Source: Huffington Post
By Cristian Farias
The court said that the president’s executive order “drips with religious intolerance, animus, and discrimination.”
In yet another setback for the Trump administration, a federal appeals court in Richmond, Virginia, on Thursday refused to lift a nationwide injunction that halted a key provision of President Donald Trump’s revised travel ban on six predominantly Muslim nations.
The ruling is the most bruising the White House has suffered in its attempts to defend the ban, as it was rendered by 13 judges on the U.S. Court of Appeals for the 4th Circuit — which deemed the case important enough to skip the usual three-judge process that the vast majority of cases go through.
U.S. Chief Circuit Judge Roger Gregory wrote that the text of Trump’s executive order, which was challenged in courts across the country for targeting members of a particular faith, “speaks with vague words of national security, but in context drips with religious intolerance, animus, and discrimination.”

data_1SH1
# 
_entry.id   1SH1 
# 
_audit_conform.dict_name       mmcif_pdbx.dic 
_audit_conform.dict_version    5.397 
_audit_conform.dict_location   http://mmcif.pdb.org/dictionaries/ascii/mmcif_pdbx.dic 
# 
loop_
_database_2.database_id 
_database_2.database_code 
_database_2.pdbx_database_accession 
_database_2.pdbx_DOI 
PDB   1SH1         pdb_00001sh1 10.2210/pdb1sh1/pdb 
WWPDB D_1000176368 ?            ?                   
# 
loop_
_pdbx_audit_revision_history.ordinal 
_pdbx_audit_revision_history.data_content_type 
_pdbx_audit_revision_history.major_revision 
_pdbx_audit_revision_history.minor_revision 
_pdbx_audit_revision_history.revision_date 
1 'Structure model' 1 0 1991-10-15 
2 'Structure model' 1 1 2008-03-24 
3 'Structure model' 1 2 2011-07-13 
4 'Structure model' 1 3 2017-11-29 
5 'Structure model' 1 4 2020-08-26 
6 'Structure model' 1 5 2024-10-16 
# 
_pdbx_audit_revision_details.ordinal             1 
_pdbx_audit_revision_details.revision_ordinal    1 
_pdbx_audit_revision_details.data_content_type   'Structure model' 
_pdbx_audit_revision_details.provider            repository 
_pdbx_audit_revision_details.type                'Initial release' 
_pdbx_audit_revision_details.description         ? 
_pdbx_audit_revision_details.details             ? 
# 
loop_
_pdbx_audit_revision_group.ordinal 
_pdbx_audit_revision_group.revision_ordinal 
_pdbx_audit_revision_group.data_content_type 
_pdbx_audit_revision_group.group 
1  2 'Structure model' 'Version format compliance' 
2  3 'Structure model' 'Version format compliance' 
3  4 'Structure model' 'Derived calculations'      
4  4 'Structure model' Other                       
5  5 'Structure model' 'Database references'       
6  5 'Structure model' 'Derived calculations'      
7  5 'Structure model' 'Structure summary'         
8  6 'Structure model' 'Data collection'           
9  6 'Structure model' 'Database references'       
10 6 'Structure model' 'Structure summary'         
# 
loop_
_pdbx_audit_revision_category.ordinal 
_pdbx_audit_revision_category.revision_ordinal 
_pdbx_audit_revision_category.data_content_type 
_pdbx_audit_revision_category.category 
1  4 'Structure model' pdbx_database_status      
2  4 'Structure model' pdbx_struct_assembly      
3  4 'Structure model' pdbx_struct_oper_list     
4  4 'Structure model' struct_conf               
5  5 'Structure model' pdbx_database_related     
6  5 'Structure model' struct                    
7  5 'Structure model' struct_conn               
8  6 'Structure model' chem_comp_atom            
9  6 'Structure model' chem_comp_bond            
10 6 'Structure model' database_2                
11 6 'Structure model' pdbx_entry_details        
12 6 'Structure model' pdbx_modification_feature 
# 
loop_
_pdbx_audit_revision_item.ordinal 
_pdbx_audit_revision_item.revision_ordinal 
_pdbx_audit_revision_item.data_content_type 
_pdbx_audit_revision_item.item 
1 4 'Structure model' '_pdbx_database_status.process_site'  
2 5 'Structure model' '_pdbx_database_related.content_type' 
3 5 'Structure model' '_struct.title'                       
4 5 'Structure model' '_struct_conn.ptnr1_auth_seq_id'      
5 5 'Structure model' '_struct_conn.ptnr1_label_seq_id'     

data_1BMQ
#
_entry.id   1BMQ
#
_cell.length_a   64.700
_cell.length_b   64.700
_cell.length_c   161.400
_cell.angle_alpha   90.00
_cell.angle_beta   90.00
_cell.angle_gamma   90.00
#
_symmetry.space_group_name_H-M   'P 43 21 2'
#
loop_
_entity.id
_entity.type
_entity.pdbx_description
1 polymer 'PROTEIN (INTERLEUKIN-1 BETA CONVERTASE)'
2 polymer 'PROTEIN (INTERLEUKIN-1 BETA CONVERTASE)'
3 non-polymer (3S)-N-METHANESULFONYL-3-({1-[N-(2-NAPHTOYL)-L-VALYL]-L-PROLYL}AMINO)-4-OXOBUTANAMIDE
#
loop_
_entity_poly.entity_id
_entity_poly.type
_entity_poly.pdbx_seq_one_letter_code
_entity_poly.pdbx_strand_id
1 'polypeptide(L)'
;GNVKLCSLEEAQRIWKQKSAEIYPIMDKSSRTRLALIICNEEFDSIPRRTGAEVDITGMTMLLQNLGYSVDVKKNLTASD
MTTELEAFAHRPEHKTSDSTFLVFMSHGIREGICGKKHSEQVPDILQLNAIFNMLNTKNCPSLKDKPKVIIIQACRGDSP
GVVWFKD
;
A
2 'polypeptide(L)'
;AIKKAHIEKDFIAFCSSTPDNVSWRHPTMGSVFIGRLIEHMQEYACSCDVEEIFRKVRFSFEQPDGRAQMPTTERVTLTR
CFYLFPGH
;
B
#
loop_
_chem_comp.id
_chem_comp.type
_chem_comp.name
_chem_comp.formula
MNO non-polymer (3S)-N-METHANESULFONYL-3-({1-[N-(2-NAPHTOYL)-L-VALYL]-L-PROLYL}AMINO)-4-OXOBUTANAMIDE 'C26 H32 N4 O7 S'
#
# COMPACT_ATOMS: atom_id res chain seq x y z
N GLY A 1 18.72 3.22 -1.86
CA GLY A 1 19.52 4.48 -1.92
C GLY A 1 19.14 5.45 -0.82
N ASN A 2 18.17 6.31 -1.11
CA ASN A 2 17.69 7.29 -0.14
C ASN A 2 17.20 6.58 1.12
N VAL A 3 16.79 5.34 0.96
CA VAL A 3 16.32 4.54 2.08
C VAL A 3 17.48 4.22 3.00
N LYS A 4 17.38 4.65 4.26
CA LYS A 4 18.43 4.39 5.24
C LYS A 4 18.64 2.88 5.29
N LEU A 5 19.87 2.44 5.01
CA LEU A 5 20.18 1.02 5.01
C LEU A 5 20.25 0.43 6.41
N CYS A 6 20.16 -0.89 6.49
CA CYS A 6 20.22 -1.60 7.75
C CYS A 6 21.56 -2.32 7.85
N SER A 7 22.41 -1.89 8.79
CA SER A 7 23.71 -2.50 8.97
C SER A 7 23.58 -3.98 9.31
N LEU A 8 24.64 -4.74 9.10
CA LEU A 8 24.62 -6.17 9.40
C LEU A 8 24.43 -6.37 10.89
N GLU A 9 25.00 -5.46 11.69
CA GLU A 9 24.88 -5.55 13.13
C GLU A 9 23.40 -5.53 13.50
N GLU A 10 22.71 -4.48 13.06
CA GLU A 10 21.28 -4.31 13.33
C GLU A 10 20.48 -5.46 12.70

“Congress granted the President broad power to deny entry to aliens, but that power is not absolute,” wrote U.S. Chief Circuit Judge Roger Gregory in a ruling that largely upheld the original block on the travel ban. “It cannot go unchecked when, as here, the President wields it through an executive edict that stands to cause irreparable harm to individuals across this nation.”
Ten of the 13 judges who heard the case, all of them appointed by Democratic presidents, voted to keep Trump’s travel restrictions on hold. Of the 10, Gregory had the court’s majority decision and four of his colleagues issued individual opinions that offered different grounds, some narrower than others, for concluding that the travel ban is likely invalid under immigration law and the Constitution.
“Laid bare, this Executive Order is no more than what the President promised before and after his election: naked invidious discrimination against Muslims,” wrote U.S. Circuit Judge James Wynn. “Such discrimination contravenes the authority Congress delegated to the President in the Immigration and Nationality Act … and it is unconstitutional under the Establishment Clause.”
The three dissenting judges, all Republican appointees, wrote separate opinions condemning the ruling, each offering different reasons why Trump’s executive order is lawful. U.S. Circuit Judge Dennis Shedd lamented “the larger ramifications of this decision” for the nation’s safety.
“Regrettably, at the end of the day, the real losers in this case are the millions of individual Americans whose security is threatened on a daily basis by those who seek to do us harm,” Shedd wrote.